Why Horses Rear & What to Do About It: Insights from Parelli Natural Horsemanship
bis Parelli Professionals auf Jul 12, 2023
By Ryan Pfouts - 4 Star Parelli Professional and Horse Development Specialist
Horses are magnificent creatures that captivate our hearts with their beauty, grace, and strength. However, there are times when horses exhibit challenging behaviors, and one such behavior that can be dangerous for both horse and rider is rearing. Rearing occurs when a horse lifts its front legs off the ground, sometimes even going vertical. Understanding why horses rear and knowing how to address this behavior is crucial for every horse rider.
Why Do Horses Rear?
Rearing is a complex behavior stemming from various factors, including fear, pain, frustration, or even a lack of understanding. It is essential to identify the underlying cause to address the issue effectively.
Here are some common reasons why horses may rear:
- Fear and anxiety: Horses are prey animals, and when faced with a perceived threat or a situation that triggers fear, they may resort to rearing as a means of defense or escape.
- Pain or discomfort: Physical discomforts, such as ill-fitting tack, back pain, or mouth issues, can cause a horse to rear to relieve the discomfort or avoid further pain.
- Confusion or lack of understanding: Horses, like humans, can become confused when they encounter tasks or situations they find challenging and need help understanding. Horses are looking for comfort, and if rearing gets the pressure they perceive as negative or confusing to stop, they may learn this behavior to take over and find comfort.
- Lack of respect and boundaries: Horses are herd animals with a natural hierarchy within their social structure. If a horse learns to push through pressure, it may rear to take control of the leadership and become dominant, avoiding the rider's aid.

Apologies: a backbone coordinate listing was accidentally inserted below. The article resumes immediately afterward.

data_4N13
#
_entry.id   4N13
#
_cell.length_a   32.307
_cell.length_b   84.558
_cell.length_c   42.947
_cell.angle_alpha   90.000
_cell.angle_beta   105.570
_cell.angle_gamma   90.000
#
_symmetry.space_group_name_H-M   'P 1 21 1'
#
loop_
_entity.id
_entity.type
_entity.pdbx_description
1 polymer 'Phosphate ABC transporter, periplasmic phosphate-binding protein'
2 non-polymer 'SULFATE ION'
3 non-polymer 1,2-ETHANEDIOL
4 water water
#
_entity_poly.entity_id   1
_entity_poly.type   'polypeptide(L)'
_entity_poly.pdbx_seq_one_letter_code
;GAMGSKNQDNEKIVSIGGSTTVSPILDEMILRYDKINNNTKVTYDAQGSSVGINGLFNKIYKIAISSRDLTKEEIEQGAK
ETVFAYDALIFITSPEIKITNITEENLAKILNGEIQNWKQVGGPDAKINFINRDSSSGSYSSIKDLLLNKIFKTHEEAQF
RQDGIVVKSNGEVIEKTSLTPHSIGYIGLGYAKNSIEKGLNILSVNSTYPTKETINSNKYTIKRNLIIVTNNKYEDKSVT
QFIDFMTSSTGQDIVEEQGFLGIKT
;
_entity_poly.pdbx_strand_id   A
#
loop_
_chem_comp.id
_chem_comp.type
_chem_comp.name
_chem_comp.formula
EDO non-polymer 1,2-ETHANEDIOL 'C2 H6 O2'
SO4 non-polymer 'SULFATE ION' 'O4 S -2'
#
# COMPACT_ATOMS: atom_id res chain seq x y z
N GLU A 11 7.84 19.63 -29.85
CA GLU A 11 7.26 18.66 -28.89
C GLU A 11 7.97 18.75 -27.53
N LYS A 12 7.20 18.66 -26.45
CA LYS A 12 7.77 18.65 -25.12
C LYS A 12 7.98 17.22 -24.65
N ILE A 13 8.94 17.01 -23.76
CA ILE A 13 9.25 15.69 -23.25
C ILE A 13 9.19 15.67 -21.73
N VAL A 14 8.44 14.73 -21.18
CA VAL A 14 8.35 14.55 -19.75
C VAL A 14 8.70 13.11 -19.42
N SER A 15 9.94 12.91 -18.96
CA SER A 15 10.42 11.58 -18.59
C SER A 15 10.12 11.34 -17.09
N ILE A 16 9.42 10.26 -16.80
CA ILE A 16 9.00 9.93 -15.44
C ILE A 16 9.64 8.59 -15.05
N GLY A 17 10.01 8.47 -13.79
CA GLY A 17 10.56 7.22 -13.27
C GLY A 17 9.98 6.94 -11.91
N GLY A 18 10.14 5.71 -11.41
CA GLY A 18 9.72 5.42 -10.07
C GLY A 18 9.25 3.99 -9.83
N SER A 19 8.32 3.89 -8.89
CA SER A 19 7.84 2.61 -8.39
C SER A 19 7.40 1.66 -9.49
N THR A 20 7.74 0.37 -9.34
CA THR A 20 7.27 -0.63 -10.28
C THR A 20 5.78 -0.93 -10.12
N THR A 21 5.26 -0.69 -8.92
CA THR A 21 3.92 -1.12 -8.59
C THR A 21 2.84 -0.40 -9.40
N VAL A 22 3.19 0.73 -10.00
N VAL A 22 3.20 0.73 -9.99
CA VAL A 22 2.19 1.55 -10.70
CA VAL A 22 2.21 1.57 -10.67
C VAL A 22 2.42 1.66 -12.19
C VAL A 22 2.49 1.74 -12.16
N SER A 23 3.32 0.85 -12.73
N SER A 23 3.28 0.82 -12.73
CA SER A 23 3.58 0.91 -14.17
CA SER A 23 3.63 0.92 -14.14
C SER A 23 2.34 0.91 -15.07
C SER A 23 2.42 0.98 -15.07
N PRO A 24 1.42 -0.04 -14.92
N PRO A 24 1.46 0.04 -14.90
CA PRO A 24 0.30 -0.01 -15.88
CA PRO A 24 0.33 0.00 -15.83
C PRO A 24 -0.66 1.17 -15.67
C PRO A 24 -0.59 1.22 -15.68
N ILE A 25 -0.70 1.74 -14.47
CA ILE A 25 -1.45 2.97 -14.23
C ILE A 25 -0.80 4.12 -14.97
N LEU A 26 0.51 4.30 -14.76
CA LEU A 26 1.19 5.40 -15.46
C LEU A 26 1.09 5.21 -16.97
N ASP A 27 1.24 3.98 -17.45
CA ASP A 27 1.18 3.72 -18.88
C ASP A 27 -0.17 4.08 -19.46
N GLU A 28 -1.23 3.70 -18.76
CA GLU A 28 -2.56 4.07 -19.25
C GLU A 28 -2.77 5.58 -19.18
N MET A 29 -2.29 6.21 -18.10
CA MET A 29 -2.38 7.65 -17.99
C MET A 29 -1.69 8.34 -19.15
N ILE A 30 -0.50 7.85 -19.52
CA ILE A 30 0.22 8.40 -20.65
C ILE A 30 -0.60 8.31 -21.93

What to do about rearing?
Addressing rearing requires a patient and consistent approach, focusing on understanding and addressing the underlying cause. Parelli Natural Horsemanship provides valuable insights and techniques to handle rearing and build an effectively strong partnership with your horse.
Here are some key strategies:
- Stay calm! Don’t panic if your horse rears. Focus on the fact that rearing is simply an over-engagement to pressure, resulting in the ultimate brace. If your horse rears, disengage the hindquarters; this is a disengaging maneuver that will cause your horse to cross its legs, no longer being able to rear. If you push too much from the front, you might cause your horse to engage more, potentially causing them to flip over instead of disengaging the hindquarters. This must be a “game” to you. If you get a too-direct line, you might make the situation worse.
- Prior and Proper Preparation: Building a trusting relationship with your horse is crucial. Develop a foundation of respect and clear communication through groundwork exercises such as the Parelli Seven Games. Teach your horse to yield to pressure rather than push into it when stressed.
- Identify and address pain or discomfort: Regular veterinary check-ups, proper saddle fitting, and dental care are essential to ensure your horse's physical well-being.
- Minimize Stress: Gradual exposure to new environments, objects, and experiences can help your horse build confidence. Introduce new stimuli gradually and teach your horse by releasing when your horse responds calmly and appropriately.
- Effective communication: Parelli Natural Horsemanship emphasizes using natural horsemanship techniques such as body language, energy, and intention to establish practical communication skills and develop a harmonious partnership. Using the Seven Games will give you strategies to train your horse to yield in stressful situations rather than to react and rear.
Rearing in horses can be dangerous and requires careful attention and understanding. By recognizing the underlying causes and implementing appropriate techniques, we can effectively address rearing and develop a positive relationship with our horses. Remember to keep it simple, don’t get direct line, and disengage the brace.